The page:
“Sextortion” scams

Tuesday, April 28th, 2020

There has been a resurgence of “sextortion” phishing scams recently but with a slight twist.

“Extortion phishing” or “sextortion” is an aggressive form of a phishing attack that targets potential victims in an e-mail demanding bitcoin in exchange for a promise of non-disclosure of an alleged sexual offence.

The aim of these sextortion e-mails is clear – to force their intended victims to pay up for their silence, or the footage will be shared on social networks. Ultimately this is a typically insidious scam that could easily snare an unsuspecting user.

This variant however has an added twist, in that the phishing scammers are displaying a stolen password (from other websites) that their victims use, to grab their victim’s attention.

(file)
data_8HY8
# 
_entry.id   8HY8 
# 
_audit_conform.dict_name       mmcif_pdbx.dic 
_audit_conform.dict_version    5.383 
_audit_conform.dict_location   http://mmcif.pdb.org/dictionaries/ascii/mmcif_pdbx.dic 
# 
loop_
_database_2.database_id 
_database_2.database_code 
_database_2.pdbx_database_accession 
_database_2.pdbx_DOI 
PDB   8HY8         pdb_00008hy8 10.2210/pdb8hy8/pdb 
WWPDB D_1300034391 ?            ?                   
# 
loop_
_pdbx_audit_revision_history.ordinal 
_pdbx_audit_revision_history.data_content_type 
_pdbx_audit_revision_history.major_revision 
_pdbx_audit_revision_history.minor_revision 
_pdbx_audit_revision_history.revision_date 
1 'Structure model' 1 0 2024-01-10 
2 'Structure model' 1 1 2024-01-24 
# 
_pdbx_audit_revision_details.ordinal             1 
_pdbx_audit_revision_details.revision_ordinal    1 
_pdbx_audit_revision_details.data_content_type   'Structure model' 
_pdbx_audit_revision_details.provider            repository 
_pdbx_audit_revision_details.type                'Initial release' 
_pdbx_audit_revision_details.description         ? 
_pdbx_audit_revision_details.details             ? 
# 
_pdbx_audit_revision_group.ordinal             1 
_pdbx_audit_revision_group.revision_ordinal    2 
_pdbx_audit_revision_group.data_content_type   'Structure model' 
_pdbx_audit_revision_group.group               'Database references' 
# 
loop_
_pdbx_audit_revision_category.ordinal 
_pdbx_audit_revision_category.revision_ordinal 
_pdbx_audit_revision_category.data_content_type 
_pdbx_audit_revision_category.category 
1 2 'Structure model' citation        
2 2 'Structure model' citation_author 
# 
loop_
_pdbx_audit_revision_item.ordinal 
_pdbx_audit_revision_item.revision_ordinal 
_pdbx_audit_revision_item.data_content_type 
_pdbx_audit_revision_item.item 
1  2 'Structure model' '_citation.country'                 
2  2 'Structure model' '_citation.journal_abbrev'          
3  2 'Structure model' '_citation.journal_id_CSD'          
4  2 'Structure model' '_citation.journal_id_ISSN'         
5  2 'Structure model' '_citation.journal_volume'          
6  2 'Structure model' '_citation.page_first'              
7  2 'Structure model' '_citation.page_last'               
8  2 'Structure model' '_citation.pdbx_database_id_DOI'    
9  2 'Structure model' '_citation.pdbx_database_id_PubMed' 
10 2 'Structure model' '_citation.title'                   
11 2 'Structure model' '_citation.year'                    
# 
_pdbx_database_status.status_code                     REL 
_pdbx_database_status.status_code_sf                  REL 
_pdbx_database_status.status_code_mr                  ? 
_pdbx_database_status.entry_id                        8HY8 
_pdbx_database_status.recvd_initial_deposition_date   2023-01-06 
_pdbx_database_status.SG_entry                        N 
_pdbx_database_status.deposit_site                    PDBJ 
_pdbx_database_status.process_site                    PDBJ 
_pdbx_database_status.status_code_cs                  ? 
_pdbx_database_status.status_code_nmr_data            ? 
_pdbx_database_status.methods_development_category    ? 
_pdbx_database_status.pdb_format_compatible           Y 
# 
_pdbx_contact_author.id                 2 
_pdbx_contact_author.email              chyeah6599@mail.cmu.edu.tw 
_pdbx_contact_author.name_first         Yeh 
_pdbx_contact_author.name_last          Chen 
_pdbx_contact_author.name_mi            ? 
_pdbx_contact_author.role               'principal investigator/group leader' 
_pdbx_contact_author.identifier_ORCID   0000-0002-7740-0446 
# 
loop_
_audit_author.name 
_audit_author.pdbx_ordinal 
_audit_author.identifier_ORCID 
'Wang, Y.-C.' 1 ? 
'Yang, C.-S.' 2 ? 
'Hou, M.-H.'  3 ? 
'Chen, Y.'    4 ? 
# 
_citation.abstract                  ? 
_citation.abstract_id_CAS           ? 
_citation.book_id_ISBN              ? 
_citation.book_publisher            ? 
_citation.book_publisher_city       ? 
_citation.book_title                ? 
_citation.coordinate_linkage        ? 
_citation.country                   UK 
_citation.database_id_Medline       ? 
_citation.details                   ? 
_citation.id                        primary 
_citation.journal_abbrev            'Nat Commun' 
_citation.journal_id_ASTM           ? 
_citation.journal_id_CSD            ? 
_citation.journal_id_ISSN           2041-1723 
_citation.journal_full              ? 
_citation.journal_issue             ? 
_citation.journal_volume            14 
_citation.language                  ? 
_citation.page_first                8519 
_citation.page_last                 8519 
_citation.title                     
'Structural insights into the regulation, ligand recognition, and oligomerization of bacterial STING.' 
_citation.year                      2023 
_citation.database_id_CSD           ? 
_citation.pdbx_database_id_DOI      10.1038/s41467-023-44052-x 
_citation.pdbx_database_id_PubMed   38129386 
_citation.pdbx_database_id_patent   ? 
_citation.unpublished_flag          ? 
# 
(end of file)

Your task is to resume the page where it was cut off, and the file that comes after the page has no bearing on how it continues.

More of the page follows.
It is usually those other websites (e,g,. hotmail, Instagram, Paycity or Facebook) that hackers use to gain access to our data, so changing those passwords are very important.

As in the example below we received earlier this week:
















Several students and personnel say that they have also received similar phishing e-mails, and that password that they had used were displayed in the subject line. They were all concerned that their network account was under attack.

If you receive such a mail, there is little danger to you UNLESS you

  1. respond to the sender
  2. still use that same password for other non-university accounts and use a variation of that password.

If it is an old password that they are displaying, then the danger to you is relatively small, but if you are still using it on a different website or application please change and update immediately.